Minutes before Monday night's Chancellor's Forum lecture, audience members were crowding inside the cramped Oak Room in the Indiana Memorial Union. With no seats available by the start of the lecture, people began carrying in chairs from the lobby so they could have a comfortable seat for Joel Beinin's lecture, "Scholars, Neo-Conservative Pundits, and U.S. Middle Eastern Policy."
Beinin is a professor of Middle Eastern history at Stanford University, and he has authored numerous books on the subject, including his most recent, "Workers and Peasants in the Modern Middle East." Monday's lecture was co-sponsored by the department of Near Eastern Languages and Cultures and the Middle Eastern and Islamic Studies Program.
At the heart of Beinin's lecture was an attack on "neo-conservative pundits" who he says have undermined the importance of Middle Eastern studies in order to protect their own interests.
On more than one occasion Beinin attacked President Bush and said he has noticed a shift in the opinions of Middle Eastern scholars over the last decade due to their hunger for more power.
"Attacks on Middle Eastern studies is an attempt by neo-conservatives to suppress criticism of the Bush administration," he said.
Beinin's visit to IU marks the final installment of the Chancellor's Forum lecture series for this semester. The program, which was started after the Sept. 11 attacks, invites three to four speakers each semester. Cyndi Connelley, the administrative assistant for the Dean of Faculties, said the chancellor's office tries to invite speakers who will discuss up-and-coming events that students will find interesting.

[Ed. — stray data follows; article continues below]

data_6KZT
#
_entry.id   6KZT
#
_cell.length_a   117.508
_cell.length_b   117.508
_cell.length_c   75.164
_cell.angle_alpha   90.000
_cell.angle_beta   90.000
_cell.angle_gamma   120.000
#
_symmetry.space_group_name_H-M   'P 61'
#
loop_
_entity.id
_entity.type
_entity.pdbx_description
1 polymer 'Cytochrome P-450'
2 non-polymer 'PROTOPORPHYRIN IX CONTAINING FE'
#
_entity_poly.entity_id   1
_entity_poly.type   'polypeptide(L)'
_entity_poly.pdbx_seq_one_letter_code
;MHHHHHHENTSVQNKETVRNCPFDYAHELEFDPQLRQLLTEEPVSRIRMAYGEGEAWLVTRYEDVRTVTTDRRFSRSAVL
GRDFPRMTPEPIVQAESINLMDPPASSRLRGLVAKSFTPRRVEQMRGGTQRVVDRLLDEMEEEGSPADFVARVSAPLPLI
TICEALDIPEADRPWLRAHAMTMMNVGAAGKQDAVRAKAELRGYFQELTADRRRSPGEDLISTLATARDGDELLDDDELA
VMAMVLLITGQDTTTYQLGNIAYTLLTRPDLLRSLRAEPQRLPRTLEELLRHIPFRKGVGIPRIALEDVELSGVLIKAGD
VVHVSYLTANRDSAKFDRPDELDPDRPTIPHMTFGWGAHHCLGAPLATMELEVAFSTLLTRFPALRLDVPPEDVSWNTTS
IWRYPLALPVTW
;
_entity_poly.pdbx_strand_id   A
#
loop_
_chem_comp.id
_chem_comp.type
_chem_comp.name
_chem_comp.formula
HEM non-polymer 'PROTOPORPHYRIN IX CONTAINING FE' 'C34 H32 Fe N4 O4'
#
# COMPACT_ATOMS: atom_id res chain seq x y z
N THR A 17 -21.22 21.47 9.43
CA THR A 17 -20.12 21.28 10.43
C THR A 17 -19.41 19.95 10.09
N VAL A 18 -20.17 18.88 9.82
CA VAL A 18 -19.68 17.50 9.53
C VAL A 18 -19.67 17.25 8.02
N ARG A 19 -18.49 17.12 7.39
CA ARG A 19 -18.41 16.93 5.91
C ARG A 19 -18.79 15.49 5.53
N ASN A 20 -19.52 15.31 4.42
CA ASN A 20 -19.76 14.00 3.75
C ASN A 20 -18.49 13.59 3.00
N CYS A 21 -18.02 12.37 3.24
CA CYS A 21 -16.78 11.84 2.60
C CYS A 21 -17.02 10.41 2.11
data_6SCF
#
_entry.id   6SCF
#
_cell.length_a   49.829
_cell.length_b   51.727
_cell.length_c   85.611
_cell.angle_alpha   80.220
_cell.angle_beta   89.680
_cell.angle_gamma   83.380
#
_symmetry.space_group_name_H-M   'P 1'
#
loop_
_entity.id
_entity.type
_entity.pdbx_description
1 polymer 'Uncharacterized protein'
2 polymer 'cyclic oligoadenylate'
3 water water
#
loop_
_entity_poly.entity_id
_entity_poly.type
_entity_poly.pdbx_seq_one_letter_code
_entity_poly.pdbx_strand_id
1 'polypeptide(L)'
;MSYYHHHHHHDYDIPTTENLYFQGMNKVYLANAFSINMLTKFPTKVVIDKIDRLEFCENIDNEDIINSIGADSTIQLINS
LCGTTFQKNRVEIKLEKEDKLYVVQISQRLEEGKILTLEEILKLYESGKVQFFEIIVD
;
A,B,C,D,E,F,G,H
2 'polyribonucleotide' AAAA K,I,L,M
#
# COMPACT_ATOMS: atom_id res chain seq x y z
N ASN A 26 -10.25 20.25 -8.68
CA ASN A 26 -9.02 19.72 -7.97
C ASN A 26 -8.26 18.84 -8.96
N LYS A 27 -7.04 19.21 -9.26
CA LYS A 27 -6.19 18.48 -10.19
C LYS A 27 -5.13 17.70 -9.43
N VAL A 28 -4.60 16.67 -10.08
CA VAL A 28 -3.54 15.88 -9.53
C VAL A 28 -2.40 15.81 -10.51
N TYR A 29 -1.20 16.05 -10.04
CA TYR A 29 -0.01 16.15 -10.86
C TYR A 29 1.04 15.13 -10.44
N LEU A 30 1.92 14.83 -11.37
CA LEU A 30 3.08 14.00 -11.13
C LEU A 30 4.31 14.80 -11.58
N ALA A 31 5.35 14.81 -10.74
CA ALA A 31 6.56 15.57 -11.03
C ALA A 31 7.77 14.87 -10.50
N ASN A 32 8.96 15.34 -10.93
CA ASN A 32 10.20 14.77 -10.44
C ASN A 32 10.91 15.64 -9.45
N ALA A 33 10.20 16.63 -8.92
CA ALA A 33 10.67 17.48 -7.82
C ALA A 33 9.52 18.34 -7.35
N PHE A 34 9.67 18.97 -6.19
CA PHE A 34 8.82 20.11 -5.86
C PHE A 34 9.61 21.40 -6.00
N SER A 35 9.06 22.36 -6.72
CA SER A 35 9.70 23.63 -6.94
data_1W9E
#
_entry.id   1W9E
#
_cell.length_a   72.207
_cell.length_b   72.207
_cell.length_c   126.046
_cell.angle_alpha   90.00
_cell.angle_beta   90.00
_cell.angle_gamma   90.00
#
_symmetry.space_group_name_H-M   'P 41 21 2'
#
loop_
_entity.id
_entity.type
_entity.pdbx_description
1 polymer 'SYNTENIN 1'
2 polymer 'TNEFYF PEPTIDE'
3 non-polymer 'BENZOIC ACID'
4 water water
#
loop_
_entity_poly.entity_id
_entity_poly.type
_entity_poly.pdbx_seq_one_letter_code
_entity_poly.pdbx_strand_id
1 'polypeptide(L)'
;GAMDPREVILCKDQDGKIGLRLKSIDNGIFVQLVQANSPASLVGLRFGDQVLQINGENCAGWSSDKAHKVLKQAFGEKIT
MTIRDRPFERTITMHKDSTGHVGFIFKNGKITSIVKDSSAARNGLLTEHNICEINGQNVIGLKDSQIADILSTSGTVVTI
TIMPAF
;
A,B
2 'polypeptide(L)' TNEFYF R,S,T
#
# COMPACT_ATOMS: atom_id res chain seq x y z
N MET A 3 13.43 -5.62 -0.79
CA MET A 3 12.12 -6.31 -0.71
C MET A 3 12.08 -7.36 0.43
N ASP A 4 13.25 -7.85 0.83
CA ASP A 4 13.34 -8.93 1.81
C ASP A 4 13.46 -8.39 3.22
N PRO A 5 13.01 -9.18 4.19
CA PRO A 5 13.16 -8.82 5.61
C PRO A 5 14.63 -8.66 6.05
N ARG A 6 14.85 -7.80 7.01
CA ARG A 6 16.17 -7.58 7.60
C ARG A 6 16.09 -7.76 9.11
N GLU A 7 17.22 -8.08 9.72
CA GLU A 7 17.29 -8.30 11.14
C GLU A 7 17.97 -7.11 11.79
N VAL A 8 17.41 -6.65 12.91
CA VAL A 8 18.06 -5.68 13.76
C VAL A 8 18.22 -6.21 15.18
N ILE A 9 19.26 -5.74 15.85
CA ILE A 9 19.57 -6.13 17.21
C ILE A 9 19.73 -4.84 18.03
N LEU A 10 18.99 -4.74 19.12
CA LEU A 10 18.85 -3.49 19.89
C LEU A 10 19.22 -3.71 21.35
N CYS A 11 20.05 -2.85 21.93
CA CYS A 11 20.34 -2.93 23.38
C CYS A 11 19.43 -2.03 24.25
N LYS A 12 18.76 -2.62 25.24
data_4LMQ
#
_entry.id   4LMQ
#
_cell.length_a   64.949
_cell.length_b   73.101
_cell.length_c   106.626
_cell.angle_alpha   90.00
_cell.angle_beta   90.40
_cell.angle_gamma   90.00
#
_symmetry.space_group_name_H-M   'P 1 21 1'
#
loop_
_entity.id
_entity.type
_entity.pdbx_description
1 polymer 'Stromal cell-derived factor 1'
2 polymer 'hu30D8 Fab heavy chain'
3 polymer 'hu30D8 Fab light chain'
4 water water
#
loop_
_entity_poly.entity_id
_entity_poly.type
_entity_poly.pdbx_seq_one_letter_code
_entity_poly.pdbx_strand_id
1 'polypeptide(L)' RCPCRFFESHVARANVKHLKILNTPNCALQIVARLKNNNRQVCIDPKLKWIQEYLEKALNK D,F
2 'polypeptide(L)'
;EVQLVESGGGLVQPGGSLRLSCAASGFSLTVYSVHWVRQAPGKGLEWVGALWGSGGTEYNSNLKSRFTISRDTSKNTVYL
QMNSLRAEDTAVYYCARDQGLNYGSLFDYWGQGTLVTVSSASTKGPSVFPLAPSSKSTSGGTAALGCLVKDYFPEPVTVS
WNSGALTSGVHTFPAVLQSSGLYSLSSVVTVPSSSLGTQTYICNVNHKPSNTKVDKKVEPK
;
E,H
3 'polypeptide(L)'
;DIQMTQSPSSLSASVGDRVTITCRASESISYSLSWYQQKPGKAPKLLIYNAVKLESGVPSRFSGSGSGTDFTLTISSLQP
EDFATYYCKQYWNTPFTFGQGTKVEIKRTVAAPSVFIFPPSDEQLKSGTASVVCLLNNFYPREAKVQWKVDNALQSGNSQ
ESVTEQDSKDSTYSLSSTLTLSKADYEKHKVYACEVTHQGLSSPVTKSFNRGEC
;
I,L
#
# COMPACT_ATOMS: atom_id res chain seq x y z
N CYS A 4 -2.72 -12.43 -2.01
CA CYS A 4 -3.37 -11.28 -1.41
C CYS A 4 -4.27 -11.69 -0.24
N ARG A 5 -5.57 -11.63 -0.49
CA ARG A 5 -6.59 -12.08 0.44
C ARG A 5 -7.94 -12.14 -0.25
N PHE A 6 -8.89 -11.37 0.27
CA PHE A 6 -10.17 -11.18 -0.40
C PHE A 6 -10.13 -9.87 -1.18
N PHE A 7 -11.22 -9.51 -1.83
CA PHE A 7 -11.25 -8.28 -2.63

Nazif Shahrani, professor of Central Eurasian Studies, said discussing Middle Eastern policy is often neglected in the United States, and Beinin's expertise on the subject will benefit students' awareness of our current foreign policy.
"Tonight we have one more chance to discuss this important issue, and I can think of no one better to hear from than Professor Beinin," Shahrani said.
A controversial issue like current Middle Eastern policy in the United States is almost certain to stir strong emotional debate. In a question-and-answer session, audience members were not afraid to stand up to Beinin's opinions.
One discussion dealt with the question of weapons of mass destruction in Iraq. While one audience member believed it was too early to dismiss the idea that Iraq might still possess weapons, Beinin disagreed.
"Iraq most certainly had chemical weapons, but they did not have any weapons of mass destruction," he said. "The question then becomes: if Iraq does not have these weapons and countries like North Korea do, why not invade them? It seems like the message behind this war is, if you don't want us to invade your country, you must have weapons of mass destruction."
But despite the sometimes-heated moments with the audience members, Beinin said he welcomed the criticism.
"I will say some things that will upset some of you, but that's fine," he said. "I'm looking forward to a lively debate."
One of Beinin's final statements was an encouragement to students, in which he urged them to absorb as much information as possible on U.S. foreign policy in the Middle East in order to form their own educated stance on the matter.
"Our universities are failing America," he said. "Students need to learn and hear about the different opinions of scholars in order to come up with their own beliefs."